Many factors attributed to the cause of the Great Depression but, one of the major, to begin with, was the absence of regulatory oversight or sophisticated global bodies that could guide expansions and control the spread of leverage. Central Banks as we know them today did not exist back then – very few central banks existed and even fewer understood what their role is in the economy beyond printing money. Global organizations like the United Nations, World Bank, IMF were not heard of then so any institutional help or guidance was unheard of then which meant the excess leverage went unchecked and the ill effects were unrecognized. Adding to this, the governments and central banks did not infuse money into the system to keep the fuel running, which most central banks have done today. So unchecked leverage before crises & non-availability of funds during crises led to asset bubble burst and pro-longed weak consumer sentiment made the crash of the 1930s the big catastrophe that we call “The Great Depression”.

The ultimate recovery of the economy started to happen when most governments expanded the monetary stock and started to participate in investments directly and encouraging private investments that had vanished in the 1930s.

American public looked to the Federal Government. Dissatisfied with President Herbert Hoover’s economic programs, the people elected Franklin D. Roosevelt as their president in 1932. Roosevelt was a bold experimenter and a man of action. Early on in his administration, he assembled the best minds in the country to advise him. This group of men was known as the ‘Brain Trust.’ Within one hundred days the President, his advisors, and the U.S. Congress passed into law a package of legislation designed to help lift the troubled Nation out of the Depression.

Roosevelt’s program was called the ‘New Deal.’ The words ‘New Deal’ signified a new relationship between the American people and their government. This new relationship included the creation of several new federal agencies, called ‘alphabet agencies’ because of their use of acronyms. A few of the more significant of these New Deal programs was the CCC (Civilian Conservation Corps) which gave jobs to unemployed youths and to improve the environment, the WPA (Works Progress Administration) gave jobs to thousands of unemployed in everything from construction to the arts, and the NRA (National Recovery Administration) drew up regulations and codes to help revitalize the industry. Later on came the creation of the Social Security System, unemployment insurance, and more agencies and programs designed to help Americans during times of economic hardship. Under President Roosevelt, the federal government took on many new responsibilities for the welfare of the people. The new relationship forged in the New Deal was one of closeness between the government and the people: a closeness which had never existed to such a degree before.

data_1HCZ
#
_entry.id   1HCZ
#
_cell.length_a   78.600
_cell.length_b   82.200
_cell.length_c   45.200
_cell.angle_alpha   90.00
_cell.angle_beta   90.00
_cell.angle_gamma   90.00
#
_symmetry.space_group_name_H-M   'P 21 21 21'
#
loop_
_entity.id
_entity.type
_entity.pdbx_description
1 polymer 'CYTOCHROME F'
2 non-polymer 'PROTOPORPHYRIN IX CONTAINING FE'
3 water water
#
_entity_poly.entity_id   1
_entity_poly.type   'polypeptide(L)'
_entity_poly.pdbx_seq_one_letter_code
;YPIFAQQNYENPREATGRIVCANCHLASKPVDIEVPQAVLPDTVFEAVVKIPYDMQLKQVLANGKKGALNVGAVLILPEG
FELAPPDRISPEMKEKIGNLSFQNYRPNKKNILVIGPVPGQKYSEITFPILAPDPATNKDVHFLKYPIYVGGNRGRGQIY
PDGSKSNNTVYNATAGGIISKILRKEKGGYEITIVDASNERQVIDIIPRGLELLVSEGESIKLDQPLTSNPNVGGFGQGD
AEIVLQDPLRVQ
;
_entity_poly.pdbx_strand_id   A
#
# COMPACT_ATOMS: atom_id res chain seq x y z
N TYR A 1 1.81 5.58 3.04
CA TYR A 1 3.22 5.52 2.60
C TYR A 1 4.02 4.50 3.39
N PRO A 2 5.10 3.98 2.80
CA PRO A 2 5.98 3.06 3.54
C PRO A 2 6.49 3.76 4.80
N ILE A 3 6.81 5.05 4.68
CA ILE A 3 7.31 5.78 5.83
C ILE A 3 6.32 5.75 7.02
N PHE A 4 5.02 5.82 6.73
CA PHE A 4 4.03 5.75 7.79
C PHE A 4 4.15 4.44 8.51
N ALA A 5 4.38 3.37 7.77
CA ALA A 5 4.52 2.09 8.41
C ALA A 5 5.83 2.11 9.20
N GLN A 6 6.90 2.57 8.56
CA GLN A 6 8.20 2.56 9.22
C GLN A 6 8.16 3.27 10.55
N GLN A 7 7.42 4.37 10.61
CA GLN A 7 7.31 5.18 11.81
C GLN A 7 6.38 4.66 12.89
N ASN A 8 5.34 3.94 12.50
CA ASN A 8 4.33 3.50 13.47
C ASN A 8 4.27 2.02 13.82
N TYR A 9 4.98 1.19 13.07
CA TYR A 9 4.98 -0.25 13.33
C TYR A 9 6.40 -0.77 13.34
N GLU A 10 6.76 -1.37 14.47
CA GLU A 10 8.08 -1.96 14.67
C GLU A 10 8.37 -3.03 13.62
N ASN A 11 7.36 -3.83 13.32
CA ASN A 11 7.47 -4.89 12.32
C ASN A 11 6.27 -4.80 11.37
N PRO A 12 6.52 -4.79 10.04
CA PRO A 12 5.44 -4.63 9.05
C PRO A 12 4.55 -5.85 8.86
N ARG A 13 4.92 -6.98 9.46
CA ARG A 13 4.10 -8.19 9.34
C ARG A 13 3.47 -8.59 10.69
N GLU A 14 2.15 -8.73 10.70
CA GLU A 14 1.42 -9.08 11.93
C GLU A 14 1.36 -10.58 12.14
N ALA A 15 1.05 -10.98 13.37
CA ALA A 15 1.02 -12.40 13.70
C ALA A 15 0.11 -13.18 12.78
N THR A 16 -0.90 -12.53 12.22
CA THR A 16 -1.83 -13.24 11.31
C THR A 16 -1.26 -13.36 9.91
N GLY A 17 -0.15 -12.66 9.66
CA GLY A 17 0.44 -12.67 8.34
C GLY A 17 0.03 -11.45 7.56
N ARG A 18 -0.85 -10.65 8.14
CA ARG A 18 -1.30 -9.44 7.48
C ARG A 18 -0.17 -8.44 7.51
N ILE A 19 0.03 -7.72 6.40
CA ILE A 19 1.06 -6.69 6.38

Although Roosevelt and the New Deal were criticized by many, both in and out of government, and seriously challenged by the U.S. Supreme Court, they received the overwhelming support of the people. Franklin D. Roosevelt was the only president in U.S. history to be elected for four terms of office.

COVID 19 would certainly not lead to any Depression

The immediate response of Central Banks to the COVID Pandemic is to infuse the liquidity into the system. This happened across the world from the USA to the UK to Japan to India etc. The stimuli that came were not just monetary but expansionary and fiscal too, so the approach of authorities is a lot more different this time around and global bodies like WHO, UN, IMF have jointly launched relief measures which were absent during the Great Depression and Spanish Flu outbreak.

Another big difference – the Global economy and Indian economy have been in the doldrums for a while but history tells us there’s always a bubble before a crash. Indian GDP growth numbers had dwindled even before Covid-19 was declared a pandemic so the point we’re trying to drive home is there’s no asset bubble creation in any major asset class – be it real estate or equities.

How we open up our economy and how fiscal and monetary stimulus interact with each other and shape the coming days will have to be keenly monitored. The authorities were quite swift in acting this time and have taken expansionary measures like never before the impact of which is yet to play out.  The world is much more advanced in medical technology to device the cures faster than ever before and with a cure or a vaccine developed, there would be a change in the gloomy outlook soon.

No doubt, we’re in a difficult situation, & we might see a lot of adverse effects like banks collapsing or industries shutting up or even GDP de-growth in the next few quarters, what has to be assessed, however, is our resilience and strength as humankind and the will to recover.

In our opinion, as long as we can prevent our institutions and systems from collapsing most impacts of COVID 19 could be short-lived.

If history is to be repeated, COVID won’t lead to any Depression, but the Liquidity infusion done to prevent COVID impact could lead to a massive rise in asset prices. This would first lead to the inflationary economy and would impact longer duration debt portfolios, and worse for equity may happen, only if & when this massive rise in asset prices goes un-regulated and leads to the creation of a bubble, alternatively, if we face another rise in geopolitical stress that leads to WW – 3, but both these are fear factors in mind and we know more than 90% of fears never come true.